Steve Sedaker, SVP Automotive, SigmaSense
The proliferation of mobile devices employing touch in everyday activities sets user expectations for smooth touch in any environment. Yet user expectations for interface, robustness and simple reliability are still lagging in new vehicle implementations. Compared to mobile phones, touch response in larger screens is sluggish, often limited to single-finger operation on navigation displays, and consistency of touch response can be frustrating, even to the point of touch not working.
EVs Drive New Experiences
The electric vehicle (EV) is pushing consistent, predictable, even intuitive interactions to the forefront of HMI design. User expectations for EVs are much higher in terms of touch accuracy, speed, and dependability, especially with the trend to eliminate mechanical switches and buttons in the cockpit. The “pillar-to-pillar” HMI promises “wow” experiences with instantaneous feedback, smooth 3D interactions, and is as much about entertainment as it is about function. As always, the non-negotiables include accuracy, reliability, and consistent operation over wide temperature ranges, even when wearing gloves or sensing through contaminants.
With all-electric vehicles, there is a noisier environment caused by electro-magnetic interference (EMI). Techniques for EMI mitigation are now more important and forcing a showdown between voltage scanning touch systems and continuous frequency systems that measure current direct-to-digital. Interference with reliable touch or losing touch altogether is a serious risk over large touch surfaces. Touch technologies that can operate at voltages below 1.0V and provide dynamic noise mitigation in the digital domain at 300 Hz or faster will set the benchmark for EMI budgets going forward.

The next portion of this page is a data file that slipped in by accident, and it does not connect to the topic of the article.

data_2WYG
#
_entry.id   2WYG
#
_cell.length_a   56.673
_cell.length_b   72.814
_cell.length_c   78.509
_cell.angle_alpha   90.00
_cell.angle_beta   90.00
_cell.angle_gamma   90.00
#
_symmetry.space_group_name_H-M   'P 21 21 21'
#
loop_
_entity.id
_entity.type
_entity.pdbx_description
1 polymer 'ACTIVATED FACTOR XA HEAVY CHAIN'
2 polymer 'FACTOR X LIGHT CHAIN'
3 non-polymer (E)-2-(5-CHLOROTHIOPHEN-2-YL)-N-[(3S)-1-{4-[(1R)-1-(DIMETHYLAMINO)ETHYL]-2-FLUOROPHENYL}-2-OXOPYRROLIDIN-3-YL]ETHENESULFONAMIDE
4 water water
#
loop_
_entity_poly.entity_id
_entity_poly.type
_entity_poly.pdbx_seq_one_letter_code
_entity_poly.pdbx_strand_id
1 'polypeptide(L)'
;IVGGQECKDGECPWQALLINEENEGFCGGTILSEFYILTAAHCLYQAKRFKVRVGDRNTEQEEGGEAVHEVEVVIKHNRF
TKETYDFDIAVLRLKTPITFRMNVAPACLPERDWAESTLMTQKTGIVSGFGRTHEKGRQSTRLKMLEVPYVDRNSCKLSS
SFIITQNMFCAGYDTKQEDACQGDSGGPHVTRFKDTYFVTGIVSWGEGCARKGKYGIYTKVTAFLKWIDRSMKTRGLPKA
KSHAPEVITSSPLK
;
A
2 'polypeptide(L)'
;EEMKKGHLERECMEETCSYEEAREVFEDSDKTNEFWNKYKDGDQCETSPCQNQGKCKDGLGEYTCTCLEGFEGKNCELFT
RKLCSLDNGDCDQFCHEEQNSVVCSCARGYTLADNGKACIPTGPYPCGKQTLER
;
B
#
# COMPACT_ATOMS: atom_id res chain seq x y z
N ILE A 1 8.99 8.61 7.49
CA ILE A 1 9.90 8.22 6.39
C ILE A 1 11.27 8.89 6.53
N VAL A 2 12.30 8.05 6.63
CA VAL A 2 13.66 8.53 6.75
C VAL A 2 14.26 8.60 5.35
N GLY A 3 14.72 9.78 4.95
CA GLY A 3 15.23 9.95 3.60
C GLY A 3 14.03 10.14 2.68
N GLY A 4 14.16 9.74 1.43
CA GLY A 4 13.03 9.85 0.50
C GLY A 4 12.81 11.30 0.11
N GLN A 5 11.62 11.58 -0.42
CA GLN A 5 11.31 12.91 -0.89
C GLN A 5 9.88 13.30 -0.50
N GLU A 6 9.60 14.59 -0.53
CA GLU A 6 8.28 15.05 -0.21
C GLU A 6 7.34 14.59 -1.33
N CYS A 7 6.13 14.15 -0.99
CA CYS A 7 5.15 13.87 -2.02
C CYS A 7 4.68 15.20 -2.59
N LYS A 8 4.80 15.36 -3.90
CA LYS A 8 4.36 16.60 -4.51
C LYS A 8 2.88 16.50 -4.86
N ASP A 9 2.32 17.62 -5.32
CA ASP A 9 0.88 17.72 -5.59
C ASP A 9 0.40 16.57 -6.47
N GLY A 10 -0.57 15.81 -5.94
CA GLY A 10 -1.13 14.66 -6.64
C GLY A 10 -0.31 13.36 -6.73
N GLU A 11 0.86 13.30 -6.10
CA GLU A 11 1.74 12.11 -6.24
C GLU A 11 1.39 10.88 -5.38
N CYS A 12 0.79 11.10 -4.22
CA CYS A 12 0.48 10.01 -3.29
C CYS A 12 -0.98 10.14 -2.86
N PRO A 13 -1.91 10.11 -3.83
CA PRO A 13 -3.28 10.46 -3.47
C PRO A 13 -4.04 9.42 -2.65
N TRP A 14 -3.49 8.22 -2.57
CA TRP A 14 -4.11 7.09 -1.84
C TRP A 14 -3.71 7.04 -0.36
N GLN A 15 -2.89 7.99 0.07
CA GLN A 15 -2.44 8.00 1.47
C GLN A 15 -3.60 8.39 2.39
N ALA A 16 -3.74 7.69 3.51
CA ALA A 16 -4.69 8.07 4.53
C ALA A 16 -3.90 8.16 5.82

EVs also lead the drive to improve HMI safety which goes hand in hand with reliable, predictable behaviors from interactive surfaces. Elimination of situations that can cause driver distraction within the cockpit is essential. Programmable HMI with the ability to gather data from multiple sensing channels, multiple touch surfaces, multiple displays, as well as driving the sensing channels outside the perimeter of the display, will make systems intuitive and safer to operate. Replacing many components with just one component will enable reliability and predictability for important user features while also lowering cost and improving power consumption. These are all expectations for electric vehicle design.
Time for Radical Innovation
Regardless of whether mobile phones lead in setting expectations or if EVs are the incentive, all automotive brands must focus on reinventing their cockpits with innovation in HMI technology. Now is the time to shift the problem statement from hardware driven solutions to programmable technologies that can enable radical innovations anticipating and responding to ever changing expectations. The obvious place to start is solving the traditional problems with touch sensing on larger curved displays. Most see this as a must win race to innovation. In conjunction, move quickly to expand HMI with seamless sensing across surfaces integrating presence detection, hover, identification through touch, fast gaming speed response, haptics, and improved optics in sunlight to name a few.
It’s time to reconsider existing rigid hardware technologies such as scanned voltage touch systems in favor of new approaches that offer flexible and more reliable performance. Creative designers are responding and likely to exceed expectations targeting radical innovations to remake the cockpit with experiences that were previously unimaginable.